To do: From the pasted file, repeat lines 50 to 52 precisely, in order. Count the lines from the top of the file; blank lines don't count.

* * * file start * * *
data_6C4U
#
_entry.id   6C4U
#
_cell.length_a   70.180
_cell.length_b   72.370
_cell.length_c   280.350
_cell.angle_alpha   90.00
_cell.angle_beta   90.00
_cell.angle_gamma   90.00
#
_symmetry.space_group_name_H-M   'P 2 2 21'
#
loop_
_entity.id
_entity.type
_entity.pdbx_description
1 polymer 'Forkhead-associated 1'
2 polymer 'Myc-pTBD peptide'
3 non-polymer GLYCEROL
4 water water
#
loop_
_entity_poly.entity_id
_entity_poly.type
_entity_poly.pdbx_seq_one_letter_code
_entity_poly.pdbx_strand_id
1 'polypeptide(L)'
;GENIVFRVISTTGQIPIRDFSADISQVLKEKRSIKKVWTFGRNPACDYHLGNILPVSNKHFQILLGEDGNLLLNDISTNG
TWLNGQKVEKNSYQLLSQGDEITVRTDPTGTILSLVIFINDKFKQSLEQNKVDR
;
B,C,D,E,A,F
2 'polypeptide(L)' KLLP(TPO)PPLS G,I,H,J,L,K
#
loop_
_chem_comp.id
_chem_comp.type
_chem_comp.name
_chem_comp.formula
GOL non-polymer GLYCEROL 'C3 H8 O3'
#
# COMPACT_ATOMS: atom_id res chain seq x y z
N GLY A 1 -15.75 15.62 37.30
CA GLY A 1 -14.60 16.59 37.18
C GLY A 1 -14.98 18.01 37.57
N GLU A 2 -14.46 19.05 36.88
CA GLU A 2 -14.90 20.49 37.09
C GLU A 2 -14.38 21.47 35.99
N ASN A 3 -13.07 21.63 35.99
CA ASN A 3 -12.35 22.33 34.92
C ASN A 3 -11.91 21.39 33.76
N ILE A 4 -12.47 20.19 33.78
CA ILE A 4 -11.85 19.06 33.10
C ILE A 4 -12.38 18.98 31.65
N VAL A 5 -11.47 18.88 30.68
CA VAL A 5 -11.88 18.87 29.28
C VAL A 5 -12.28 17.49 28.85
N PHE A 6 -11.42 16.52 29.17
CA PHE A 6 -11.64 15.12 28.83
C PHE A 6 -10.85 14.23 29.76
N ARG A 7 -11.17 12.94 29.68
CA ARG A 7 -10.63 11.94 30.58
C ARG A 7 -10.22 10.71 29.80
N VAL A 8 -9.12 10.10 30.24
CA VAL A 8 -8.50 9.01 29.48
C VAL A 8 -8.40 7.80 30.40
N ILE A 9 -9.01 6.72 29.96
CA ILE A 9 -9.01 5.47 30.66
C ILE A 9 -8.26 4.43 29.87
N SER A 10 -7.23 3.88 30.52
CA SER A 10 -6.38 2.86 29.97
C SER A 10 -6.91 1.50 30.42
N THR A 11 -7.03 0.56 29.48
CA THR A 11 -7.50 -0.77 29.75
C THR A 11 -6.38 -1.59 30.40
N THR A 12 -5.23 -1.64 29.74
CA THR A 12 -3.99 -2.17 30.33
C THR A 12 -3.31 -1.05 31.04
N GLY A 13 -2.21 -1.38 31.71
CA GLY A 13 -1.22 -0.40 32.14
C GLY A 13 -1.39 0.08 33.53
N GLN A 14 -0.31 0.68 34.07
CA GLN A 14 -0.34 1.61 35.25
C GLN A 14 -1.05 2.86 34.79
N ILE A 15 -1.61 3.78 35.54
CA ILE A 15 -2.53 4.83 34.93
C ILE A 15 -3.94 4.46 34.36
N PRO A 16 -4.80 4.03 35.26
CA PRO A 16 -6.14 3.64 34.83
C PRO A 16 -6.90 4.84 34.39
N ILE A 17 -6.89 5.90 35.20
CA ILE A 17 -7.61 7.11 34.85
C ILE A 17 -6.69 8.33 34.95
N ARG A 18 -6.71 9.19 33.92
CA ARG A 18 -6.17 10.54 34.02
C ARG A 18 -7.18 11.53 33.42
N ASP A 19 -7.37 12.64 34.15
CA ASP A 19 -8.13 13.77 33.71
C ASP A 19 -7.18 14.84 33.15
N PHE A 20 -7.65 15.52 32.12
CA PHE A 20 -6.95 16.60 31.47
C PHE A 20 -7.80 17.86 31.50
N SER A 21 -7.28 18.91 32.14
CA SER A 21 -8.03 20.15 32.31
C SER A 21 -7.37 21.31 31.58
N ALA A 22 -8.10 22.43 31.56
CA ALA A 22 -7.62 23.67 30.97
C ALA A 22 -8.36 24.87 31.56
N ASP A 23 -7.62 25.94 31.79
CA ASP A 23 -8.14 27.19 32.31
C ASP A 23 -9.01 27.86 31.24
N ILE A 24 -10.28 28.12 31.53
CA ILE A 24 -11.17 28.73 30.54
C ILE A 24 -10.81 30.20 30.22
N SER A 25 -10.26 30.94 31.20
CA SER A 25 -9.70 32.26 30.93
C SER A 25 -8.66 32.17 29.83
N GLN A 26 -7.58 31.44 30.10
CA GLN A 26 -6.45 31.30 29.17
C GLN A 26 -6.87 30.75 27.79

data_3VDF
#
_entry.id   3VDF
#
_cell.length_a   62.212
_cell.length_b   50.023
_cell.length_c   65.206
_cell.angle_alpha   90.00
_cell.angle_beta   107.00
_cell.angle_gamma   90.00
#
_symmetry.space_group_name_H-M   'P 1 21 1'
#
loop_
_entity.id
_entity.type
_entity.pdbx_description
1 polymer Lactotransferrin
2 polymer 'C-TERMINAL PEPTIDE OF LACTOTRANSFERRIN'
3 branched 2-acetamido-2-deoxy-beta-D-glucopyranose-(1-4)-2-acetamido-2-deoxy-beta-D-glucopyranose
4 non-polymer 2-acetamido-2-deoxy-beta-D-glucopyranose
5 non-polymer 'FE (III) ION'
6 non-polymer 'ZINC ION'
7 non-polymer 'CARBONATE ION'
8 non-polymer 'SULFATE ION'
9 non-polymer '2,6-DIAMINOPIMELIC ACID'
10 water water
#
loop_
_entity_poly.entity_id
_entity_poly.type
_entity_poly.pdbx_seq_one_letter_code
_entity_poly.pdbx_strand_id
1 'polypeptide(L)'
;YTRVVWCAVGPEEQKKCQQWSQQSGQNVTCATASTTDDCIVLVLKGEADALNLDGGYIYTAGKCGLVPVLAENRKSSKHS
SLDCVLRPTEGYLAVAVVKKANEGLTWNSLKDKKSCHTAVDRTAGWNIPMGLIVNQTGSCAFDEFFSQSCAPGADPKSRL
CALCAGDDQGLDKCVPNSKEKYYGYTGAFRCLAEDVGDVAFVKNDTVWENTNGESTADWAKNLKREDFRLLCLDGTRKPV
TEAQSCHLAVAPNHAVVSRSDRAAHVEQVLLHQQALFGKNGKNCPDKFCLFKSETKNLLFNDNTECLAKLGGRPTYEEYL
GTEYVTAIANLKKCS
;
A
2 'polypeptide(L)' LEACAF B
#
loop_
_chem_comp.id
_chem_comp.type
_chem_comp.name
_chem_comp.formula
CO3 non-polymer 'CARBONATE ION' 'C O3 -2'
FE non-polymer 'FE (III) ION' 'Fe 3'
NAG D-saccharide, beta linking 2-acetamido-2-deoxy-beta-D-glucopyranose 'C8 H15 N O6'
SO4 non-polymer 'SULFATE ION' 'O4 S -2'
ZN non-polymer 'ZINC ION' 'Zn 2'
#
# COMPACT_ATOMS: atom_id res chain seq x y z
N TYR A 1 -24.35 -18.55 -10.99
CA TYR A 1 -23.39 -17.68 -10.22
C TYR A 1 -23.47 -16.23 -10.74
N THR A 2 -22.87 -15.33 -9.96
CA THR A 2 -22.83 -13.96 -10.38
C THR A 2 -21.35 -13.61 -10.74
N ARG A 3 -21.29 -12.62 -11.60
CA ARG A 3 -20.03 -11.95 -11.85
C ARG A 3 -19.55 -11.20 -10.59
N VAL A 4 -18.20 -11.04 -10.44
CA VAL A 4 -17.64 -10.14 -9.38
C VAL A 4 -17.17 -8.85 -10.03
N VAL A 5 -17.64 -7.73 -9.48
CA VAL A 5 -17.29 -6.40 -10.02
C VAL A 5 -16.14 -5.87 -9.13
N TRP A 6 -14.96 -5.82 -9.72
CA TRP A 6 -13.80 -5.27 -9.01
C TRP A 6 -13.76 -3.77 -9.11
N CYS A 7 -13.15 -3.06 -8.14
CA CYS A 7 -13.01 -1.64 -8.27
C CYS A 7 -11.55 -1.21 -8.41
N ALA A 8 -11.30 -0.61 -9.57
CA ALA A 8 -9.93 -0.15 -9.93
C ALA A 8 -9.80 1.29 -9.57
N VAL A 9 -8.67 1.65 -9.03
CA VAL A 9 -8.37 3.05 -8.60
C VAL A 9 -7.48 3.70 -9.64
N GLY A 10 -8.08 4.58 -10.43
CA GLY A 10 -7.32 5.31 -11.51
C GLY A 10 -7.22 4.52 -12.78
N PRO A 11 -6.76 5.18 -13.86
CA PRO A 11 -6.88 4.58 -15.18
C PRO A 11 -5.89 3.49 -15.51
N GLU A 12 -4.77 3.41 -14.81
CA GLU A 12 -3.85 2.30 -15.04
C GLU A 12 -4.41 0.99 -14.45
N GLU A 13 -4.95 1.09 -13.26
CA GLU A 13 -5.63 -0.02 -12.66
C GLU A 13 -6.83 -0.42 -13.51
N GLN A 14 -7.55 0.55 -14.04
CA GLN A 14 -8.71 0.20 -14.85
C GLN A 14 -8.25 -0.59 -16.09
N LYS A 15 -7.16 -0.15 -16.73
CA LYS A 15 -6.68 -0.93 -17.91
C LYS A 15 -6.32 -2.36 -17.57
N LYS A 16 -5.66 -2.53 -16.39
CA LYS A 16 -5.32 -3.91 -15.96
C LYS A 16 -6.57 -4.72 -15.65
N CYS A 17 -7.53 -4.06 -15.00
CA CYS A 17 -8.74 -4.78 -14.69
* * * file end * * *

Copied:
CA ASN A 3 -12.35 22.33 34.92
C ASN A 3 -11.91 21.39 33.76
N ILE A 4 -12.47 20.19 33.78